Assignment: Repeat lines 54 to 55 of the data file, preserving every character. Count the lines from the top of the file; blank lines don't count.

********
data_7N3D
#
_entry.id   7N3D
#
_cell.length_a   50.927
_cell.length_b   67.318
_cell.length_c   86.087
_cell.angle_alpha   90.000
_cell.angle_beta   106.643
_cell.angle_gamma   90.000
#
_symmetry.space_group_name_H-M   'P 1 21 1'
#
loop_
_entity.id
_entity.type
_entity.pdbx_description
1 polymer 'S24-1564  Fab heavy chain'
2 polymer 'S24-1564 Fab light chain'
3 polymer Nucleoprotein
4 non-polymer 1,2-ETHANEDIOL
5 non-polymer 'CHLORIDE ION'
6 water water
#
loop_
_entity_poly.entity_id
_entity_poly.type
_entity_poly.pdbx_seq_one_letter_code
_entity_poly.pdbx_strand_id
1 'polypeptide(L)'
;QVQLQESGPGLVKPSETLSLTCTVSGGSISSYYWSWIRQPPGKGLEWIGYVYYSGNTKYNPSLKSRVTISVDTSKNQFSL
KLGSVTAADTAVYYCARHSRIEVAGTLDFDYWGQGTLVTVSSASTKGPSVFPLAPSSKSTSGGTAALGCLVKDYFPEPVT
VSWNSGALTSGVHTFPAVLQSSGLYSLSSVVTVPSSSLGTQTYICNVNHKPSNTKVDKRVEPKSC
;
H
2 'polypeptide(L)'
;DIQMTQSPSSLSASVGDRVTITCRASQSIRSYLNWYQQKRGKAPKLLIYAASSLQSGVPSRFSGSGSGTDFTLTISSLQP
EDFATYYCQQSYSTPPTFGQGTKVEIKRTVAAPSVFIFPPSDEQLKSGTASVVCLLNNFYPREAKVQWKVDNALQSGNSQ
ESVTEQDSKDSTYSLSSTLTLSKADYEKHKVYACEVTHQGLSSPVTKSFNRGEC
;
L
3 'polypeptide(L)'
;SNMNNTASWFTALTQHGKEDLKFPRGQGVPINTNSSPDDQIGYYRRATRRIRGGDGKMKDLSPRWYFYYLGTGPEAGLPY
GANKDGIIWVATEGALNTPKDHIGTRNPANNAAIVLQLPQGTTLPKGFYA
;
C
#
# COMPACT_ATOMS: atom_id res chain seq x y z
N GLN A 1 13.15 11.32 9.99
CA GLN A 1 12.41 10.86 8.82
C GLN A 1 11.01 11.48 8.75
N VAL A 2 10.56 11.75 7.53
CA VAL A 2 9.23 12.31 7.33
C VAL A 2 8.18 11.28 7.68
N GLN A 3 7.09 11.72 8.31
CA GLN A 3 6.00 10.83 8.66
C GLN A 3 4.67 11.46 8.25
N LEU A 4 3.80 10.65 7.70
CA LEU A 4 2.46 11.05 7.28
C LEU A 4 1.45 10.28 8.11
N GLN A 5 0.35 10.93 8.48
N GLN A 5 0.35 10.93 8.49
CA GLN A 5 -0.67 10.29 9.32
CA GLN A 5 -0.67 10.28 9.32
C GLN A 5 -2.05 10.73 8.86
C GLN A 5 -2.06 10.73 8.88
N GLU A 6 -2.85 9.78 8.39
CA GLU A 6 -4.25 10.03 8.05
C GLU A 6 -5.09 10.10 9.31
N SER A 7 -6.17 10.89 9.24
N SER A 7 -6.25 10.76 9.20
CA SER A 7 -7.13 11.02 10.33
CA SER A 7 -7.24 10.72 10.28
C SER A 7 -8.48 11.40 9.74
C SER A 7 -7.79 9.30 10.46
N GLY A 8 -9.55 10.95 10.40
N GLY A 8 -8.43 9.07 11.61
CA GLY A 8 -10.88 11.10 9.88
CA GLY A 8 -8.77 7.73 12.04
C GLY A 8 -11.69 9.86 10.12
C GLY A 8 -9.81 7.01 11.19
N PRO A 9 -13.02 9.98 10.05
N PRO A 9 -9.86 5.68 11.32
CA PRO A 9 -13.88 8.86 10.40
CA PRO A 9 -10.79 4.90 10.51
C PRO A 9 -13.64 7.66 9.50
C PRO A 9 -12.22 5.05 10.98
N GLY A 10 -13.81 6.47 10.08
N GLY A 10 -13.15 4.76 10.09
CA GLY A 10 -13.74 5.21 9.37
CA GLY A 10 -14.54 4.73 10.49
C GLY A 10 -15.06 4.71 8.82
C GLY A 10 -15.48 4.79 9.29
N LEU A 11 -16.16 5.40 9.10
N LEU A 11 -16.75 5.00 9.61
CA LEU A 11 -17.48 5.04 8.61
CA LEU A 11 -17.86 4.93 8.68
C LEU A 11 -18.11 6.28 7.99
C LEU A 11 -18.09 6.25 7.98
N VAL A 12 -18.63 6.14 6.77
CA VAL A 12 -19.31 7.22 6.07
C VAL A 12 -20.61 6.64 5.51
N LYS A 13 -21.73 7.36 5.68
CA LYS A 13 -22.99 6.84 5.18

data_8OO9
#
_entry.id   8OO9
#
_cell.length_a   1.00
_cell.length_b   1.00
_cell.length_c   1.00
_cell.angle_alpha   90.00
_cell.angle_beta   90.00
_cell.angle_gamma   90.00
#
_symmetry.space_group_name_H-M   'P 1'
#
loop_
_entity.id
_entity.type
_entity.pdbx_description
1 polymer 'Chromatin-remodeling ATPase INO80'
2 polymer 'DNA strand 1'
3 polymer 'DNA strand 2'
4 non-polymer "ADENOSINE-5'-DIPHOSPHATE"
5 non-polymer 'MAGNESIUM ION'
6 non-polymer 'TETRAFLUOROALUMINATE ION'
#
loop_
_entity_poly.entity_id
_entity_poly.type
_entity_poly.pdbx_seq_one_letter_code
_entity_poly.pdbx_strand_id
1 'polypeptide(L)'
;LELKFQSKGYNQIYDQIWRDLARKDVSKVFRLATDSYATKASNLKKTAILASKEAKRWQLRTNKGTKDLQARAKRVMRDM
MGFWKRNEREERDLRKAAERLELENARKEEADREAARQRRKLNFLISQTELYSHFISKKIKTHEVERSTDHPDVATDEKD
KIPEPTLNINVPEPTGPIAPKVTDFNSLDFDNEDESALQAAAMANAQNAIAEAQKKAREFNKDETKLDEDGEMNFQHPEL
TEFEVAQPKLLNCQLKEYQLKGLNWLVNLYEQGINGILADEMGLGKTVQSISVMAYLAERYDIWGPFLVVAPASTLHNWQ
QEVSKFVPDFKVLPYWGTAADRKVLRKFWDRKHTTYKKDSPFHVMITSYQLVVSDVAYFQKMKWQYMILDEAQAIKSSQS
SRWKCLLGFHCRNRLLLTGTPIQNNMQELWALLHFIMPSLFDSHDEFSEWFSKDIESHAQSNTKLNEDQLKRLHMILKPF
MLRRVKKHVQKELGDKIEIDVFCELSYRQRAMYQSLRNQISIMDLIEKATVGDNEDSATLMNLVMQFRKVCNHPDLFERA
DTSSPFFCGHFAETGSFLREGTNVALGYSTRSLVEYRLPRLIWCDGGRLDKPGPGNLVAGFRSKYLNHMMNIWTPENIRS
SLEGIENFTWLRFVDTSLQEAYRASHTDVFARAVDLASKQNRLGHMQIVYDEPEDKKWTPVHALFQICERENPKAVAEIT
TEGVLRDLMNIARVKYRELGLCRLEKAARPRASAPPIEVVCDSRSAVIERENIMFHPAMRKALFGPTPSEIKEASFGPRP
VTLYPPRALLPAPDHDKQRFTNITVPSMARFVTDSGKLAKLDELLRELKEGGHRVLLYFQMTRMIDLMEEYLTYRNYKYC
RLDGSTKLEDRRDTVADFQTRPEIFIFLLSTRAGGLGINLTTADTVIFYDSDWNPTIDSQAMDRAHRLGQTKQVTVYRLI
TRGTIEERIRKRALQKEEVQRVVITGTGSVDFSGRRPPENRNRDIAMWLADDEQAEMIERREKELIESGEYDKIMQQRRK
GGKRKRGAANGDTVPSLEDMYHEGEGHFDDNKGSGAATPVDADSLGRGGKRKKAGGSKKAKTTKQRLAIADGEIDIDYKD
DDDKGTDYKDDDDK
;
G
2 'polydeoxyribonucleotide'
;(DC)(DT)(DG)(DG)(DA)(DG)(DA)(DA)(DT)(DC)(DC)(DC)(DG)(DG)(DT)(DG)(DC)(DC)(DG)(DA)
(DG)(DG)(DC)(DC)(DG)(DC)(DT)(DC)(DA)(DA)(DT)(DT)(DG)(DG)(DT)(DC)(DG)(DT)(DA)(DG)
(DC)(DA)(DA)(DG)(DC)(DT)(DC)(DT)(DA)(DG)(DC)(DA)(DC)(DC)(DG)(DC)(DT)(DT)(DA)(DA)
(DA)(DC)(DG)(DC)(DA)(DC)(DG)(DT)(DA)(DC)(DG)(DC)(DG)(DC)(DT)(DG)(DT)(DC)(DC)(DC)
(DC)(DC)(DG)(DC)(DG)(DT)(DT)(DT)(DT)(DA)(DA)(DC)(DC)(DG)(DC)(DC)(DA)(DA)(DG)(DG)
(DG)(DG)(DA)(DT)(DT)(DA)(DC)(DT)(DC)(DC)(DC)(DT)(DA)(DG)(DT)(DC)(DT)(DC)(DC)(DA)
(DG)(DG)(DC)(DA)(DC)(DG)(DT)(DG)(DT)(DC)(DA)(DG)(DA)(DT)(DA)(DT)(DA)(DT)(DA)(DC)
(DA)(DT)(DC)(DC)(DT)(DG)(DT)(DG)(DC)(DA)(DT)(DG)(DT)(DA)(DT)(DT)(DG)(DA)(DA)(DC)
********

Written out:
C VAL A 2 8.18 11.28 7.68
N GLN A 3 7.09 11.72 8.31